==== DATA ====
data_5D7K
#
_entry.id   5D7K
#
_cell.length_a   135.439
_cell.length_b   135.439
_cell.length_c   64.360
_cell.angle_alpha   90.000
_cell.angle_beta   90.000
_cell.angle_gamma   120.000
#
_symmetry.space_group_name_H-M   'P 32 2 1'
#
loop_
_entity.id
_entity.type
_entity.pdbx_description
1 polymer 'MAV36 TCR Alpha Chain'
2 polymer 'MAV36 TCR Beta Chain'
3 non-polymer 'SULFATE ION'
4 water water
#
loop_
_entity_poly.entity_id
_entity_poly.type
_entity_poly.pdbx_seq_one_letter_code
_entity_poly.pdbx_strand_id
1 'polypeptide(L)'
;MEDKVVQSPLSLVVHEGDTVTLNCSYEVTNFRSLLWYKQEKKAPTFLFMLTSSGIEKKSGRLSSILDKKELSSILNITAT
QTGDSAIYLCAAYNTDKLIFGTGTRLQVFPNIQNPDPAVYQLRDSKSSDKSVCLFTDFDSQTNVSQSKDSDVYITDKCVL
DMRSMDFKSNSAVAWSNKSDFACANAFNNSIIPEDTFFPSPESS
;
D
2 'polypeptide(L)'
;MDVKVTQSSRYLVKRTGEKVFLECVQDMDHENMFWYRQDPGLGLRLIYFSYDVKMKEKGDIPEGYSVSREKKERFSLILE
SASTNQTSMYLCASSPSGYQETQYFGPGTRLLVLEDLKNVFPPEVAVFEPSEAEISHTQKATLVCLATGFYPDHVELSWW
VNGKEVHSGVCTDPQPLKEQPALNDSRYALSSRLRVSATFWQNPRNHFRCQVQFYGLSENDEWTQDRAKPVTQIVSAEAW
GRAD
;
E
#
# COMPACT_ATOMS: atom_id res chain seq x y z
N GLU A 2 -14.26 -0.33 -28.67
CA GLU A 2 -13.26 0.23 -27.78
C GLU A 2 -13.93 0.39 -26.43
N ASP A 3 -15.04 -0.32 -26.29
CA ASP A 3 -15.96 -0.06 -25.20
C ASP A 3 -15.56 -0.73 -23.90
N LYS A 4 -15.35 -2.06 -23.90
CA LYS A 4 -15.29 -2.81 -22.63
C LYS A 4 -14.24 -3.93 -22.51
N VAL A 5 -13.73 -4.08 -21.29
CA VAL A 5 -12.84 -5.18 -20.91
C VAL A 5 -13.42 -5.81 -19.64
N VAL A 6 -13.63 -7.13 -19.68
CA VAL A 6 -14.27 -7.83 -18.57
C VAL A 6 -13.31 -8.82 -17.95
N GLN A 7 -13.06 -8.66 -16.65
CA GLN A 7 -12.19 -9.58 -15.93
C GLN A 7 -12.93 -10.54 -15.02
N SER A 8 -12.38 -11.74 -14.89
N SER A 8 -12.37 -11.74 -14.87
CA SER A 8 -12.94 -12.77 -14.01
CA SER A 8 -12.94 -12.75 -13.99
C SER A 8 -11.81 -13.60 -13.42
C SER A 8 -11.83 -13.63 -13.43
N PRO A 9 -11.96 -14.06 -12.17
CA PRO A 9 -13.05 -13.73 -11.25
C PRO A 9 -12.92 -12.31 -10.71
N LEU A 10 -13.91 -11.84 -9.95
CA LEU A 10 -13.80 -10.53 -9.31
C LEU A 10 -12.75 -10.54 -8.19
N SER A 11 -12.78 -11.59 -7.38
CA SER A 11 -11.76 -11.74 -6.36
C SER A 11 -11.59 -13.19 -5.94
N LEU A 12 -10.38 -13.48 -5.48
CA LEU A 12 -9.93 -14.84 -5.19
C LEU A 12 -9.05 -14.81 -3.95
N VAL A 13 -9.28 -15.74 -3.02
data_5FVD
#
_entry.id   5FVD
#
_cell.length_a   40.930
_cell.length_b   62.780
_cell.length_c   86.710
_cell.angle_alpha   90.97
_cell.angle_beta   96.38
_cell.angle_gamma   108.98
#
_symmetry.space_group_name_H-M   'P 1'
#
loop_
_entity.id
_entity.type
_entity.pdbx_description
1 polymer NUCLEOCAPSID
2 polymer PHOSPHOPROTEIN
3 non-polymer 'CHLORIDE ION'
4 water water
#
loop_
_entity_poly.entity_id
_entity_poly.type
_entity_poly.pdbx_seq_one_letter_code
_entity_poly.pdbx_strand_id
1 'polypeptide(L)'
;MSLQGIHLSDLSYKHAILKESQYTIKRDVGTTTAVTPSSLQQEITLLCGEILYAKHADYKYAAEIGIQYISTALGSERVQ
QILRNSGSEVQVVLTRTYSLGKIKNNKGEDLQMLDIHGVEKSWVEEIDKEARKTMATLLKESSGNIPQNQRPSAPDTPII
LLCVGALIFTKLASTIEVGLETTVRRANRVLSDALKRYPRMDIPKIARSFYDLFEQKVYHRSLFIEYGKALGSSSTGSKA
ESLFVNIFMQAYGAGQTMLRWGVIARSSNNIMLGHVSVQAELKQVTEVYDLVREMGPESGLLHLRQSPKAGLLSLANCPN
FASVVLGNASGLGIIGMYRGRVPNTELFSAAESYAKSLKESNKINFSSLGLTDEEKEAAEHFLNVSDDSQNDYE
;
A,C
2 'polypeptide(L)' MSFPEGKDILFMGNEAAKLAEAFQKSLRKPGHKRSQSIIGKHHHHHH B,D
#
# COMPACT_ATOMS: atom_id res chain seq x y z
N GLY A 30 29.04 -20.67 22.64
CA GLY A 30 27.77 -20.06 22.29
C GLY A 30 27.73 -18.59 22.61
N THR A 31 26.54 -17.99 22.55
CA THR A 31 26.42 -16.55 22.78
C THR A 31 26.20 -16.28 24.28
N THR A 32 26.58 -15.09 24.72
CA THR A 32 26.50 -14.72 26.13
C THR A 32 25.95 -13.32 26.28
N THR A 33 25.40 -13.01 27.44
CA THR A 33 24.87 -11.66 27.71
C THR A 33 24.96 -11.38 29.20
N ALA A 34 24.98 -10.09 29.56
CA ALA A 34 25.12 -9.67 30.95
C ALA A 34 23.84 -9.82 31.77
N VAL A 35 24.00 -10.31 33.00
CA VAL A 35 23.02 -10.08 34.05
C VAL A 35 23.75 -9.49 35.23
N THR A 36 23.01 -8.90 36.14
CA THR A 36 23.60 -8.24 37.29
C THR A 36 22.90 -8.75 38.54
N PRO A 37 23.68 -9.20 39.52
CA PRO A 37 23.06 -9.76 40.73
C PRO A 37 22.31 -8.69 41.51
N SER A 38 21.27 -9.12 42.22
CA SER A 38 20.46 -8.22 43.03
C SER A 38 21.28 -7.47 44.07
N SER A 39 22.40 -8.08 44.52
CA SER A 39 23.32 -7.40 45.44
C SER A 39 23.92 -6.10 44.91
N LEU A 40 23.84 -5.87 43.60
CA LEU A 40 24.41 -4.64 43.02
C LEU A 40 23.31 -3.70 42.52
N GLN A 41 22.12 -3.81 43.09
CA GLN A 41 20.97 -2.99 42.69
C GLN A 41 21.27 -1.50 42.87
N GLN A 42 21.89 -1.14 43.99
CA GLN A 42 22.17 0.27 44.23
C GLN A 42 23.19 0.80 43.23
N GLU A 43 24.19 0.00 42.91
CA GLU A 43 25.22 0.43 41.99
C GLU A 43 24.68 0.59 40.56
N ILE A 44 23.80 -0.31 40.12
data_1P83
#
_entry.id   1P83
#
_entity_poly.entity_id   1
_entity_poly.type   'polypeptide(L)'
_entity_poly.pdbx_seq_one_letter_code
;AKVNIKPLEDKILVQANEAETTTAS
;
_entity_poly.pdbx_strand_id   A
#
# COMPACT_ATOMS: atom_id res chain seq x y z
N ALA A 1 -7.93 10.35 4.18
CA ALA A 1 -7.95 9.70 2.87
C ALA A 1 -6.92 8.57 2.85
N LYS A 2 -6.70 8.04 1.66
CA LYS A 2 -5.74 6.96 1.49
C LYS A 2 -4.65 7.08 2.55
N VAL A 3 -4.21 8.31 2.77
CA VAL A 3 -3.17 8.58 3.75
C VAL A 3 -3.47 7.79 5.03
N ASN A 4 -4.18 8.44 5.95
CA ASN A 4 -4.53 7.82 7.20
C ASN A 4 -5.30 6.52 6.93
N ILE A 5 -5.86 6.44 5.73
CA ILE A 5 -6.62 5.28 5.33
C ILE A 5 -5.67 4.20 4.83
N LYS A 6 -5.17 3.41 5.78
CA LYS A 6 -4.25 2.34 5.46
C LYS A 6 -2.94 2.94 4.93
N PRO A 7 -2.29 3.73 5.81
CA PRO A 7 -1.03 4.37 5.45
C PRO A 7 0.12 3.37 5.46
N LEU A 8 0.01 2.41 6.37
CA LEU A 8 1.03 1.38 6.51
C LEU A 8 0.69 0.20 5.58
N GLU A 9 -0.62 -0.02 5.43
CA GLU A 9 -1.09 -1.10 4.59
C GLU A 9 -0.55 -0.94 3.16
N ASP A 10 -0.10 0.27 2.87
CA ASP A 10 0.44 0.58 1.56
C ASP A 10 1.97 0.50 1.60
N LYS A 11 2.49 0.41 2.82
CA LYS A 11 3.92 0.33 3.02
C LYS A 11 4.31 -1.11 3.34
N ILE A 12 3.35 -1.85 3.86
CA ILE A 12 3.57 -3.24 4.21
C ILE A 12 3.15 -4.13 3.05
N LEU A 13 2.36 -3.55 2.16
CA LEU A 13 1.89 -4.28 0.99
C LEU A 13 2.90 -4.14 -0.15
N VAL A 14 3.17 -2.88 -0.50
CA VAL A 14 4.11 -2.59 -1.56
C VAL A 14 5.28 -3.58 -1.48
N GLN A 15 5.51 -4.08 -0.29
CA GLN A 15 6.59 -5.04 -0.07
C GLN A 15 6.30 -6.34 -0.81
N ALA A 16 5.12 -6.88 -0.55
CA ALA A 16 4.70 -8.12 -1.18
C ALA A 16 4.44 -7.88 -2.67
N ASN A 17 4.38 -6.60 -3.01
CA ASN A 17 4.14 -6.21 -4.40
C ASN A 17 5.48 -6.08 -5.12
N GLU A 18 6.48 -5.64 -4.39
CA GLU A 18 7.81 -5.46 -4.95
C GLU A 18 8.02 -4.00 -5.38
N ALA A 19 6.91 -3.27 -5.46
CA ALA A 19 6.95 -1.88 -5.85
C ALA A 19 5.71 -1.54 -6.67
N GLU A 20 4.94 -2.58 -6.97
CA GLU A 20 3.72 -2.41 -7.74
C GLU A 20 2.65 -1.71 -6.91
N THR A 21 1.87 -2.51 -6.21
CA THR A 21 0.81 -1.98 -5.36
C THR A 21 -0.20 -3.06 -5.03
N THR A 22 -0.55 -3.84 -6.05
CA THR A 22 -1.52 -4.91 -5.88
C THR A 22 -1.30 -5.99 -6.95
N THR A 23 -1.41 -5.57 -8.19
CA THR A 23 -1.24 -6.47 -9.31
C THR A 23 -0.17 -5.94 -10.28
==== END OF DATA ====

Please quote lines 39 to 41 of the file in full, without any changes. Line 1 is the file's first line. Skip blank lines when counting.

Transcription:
;
E
#